Yet, God tells Moses in Exodus 34 that his very name is “Jealous.” Throughout the Pentateuch and the rest of the Bible, God says the reason he hates idolatry is because he is a jealous God (e.g. Deut 4:23-24, Ezek 8:3-5, 1 Cor 10:21-22). God’s jealousy is worlds different from our self-obsessed covetousness. The jealousy of God is a holy zeal to establish and protect the love-relationship between himself and his people. It is analogous to the jealousy of a wife for the husband she loves, which adultery so deeply and penetratingly wounds. A marriage which adultery does not affect is a sham, and loveless.

The companion of God’s jealousy is not hatred, but love, a love that is righteous and relentless. If you read the Old Testament, you cannot help but notice that the biblical God is intensely concerned, and intimately involved, with the lives of the humans he has made. He cares; about our lives, our suffering, our actions (whether good or evil), and most fundamentally, how our hearts are related to himself. He sends plagues, he parts seas, he creates nations, he destroys nations, he decrees laws about what animals to eat and what clothes to wear, he rains down fire, he rescues the poor from their oppressors, he whispers in the storm, because he is a jealous God.

The fact that he knows, and passionately cares about, the thoughts and attitudes of our hearts is, on the one hand, terrifying. He knows as no one else does the darkest corners of my depravity. He sees how much I love to hate, how little I love to trust him, how little I thank him. He sees my excuses. He sees the ridiculous struggle I go through to carry out even the most insignificant acts of selflessness, the struggle to which all others are blind. He knows, and he cares, and he hates my sin with ferocity. The hatred I am learning to feel toward my sin pales in comparison to the reaction of his holy nature against it. He is a jealous God, jealous for his own glory, jealous for my worship. My spiritual adultery against my Creator is uglier than the wickedest affair, the most flagrant betrayal. (If you want to know what it’s like, see, for example, Ezekiel 16.)

God’s jealousy scares me, because I know how far short I fall. It also makes me cry, and sing, and hardly know what to do with myself, when I think of how he loves me. God is jealous for me. God is the prodigal son’s father in Luke 15, running out to me, embracing me, kissing me, hardly able to express his joy at having me home. He is the prostitute’s husband in Hosea 2, romancing me all over again, betrothing me to himself in tenderness, in love determined to win me back. He is, most of all, the man on the cross, dying in torment, declaring in paradoxical victory, “It is finished.” My sin, atoned; my debt, paid in full; my inheritance, secured forever.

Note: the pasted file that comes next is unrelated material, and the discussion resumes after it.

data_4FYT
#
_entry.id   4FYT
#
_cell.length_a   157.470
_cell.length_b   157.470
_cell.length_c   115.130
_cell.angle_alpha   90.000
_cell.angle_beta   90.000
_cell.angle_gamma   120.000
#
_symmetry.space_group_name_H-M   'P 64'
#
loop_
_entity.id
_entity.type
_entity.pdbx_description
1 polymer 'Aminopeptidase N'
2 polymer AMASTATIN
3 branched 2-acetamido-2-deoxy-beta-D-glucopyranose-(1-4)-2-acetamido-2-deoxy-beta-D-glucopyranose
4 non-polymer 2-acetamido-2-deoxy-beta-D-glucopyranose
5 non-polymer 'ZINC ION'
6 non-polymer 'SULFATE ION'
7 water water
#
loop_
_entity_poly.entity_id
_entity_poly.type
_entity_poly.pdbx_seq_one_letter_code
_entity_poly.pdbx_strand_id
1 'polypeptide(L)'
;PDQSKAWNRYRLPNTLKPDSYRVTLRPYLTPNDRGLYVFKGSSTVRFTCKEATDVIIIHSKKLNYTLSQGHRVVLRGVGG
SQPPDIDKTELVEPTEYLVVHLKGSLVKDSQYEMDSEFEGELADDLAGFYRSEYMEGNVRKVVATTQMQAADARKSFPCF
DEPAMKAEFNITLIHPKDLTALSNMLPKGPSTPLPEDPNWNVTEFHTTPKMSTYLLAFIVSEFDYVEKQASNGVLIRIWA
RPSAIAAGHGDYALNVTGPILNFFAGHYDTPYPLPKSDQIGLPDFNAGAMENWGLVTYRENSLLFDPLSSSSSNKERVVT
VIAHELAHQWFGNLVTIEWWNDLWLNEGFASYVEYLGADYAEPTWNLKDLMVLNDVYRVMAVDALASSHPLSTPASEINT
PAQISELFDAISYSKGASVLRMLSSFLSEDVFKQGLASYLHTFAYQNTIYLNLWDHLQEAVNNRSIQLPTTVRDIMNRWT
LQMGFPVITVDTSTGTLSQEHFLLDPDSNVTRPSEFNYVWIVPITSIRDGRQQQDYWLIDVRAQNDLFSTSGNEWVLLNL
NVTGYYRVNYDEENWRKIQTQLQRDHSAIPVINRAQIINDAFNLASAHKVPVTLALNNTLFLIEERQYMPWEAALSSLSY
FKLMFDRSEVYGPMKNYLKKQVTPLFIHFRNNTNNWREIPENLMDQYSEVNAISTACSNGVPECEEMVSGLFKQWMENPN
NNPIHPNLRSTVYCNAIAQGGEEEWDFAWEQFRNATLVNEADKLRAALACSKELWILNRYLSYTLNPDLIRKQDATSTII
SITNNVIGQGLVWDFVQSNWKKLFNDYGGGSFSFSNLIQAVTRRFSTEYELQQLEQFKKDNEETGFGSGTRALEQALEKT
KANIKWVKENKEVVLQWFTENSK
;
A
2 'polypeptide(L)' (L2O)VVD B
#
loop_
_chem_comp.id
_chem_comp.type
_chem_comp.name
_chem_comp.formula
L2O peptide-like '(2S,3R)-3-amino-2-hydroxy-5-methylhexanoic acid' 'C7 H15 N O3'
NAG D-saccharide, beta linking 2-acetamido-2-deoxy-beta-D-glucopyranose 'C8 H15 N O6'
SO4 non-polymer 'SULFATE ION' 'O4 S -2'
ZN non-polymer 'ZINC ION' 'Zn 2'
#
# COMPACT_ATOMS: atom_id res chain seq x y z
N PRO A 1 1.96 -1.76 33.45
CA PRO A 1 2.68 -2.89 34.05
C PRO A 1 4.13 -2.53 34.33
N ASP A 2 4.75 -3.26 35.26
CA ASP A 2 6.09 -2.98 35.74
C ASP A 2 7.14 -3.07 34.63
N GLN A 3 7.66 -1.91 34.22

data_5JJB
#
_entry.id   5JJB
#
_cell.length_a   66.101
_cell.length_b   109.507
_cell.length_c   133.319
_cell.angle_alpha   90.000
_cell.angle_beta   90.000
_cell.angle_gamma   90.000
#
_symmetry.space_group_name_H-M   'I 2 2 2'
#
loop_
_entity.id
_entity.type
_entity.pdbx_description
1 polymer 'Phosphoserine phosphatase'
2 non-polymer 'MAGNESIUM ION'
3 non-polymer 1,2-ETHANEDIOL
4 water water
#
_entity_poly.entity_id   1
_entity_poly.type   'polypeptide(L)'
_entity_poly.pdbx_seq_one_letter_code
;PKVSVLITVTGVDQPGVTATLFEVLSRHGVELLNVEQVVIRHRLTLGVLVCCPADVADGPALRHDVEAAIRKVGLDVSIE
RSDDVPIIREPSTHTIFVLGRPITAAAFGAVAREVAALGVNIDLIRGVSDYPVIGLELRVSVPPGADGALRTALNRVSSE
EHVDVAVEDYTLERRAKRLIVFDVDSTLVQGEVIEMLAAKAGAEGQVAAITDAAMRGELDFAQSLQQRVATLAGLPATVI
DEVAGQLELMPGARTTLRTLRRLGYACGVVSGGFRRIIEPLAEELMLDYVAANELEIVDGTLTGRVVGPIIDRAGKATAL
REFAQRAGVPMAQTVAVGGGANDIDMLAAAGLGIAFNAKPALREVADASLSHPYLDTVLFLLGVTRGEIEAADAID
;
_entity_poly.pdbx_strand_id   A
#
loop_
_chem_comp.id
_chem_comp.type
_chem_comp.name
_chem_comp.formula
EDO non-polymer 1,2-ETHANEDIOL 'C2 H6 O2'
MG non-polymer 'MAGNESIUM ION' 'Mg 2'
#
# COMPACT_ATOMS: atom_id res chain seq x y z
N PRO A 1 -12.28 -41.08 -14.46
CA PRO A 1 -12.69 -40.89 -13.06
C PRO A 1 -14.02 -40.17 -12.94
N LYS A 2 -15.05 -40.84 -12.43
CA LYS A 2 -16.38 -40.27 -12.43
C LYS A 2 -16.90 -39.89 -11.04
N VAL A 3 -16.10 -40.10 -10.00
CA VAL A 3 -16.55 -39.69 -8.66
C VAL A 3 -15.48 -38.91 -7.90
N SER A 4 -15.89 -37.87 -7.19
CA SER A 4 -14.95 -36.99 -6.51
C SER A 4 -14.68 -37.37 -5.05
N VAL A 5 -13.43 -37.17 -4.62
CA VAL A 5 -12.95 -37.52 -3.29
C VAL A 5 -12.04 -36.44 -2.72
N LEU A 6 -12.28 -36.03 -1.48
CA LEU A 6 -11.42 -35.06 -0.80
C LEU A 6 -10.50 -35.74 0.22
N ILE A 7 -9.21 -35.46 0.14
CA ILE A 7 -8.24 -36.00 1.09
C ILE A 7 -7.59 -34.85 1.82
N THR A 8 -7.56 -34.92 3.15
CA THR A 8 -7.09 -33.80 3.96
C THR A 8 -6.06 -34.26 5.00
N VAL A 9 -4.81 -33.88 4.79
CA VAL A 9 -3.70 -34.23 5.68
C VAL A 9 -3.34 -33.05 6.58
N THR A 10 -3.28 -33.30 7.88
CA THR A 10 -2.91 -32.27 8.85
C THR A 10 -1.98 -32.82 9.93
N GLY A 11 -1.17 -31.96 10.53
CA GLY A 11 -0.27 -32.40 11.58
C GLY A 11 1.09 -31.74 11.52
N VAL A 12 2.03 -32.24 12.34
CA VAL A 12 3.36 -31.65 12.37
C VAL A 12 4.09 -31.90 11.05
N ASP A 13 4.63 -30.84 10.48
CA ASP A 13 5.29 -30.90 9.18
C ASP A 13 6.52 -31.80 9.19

He is a jealous God. He is jealous for his glory, tolerating no rivals, going to every length imaginable to protect the relationship between himself and his creation, avenging himself in justice when that relationship is violated. He is jealous for you, whoever you are, whatever you have done, for “he yearns jealously over the spirit he has made to dwell in us” (James 4:5 ESV). He wants you to be close to him, to experience his mercy, to be who you are and who you are meant to be by living in a right relationship to him by faith.

But I do not account my life of any value nor as precious to myself, if only I may finish my course and the ministry that I received from the Lord Jesus, to testify to the gospel of the grace of God. Acts 20:24

The counterpart of God’s jealousy in us is zeal: zeal for God’s glory, passion to show his love to other people. Paul had it – see above. Jesus never lived a moment without it – his disciples recognized the scripture “zeal for your house will consume me” as describing him perfectly (John 2:17). He said, “My food is to do the will of him who sent me and to finish his work” (John 4:34). If any of us understands God’s jealousy in any sense whatever, zeal for him simply becomes the appropriate response. Lukewarm people, lukewarm churches, respectable though they may be, are inadequate for a God like this one. He is too amazing, his gospel too good, to be an afterthought, or anything other than the goal and glory of our lives.

I Wish I Had The Metaphors

I wish I had the metaphors to
lend description to the love of God.
“A father throws his own son in front of a train…”
What an inadequate thought. You threw
him from heaven to earth – no.
More, he jumped.

I wish I could create a painting
that could capture the nature of his rescue mission.
It would need much red, white, and gold,
for the blood, the purity, and glory.
What pale colors they are, compared to his story.
Just flat colors.

I do not understand your choice of
loving us, Father. Why send him in the likeness
of our wicked brutal flesh? My God! What a wretch
I am, my heart and flesh at war within me.
In awe I am quiet, like a weaned child
in your arms.

I give up on trying to explain
your love. Surely it is surprising
when I feel the murder in my mind, the sloth in my soul.
Oh my God, had the contract not been signed in blood,
I could not believe it. But there it is, and now,
there I rest.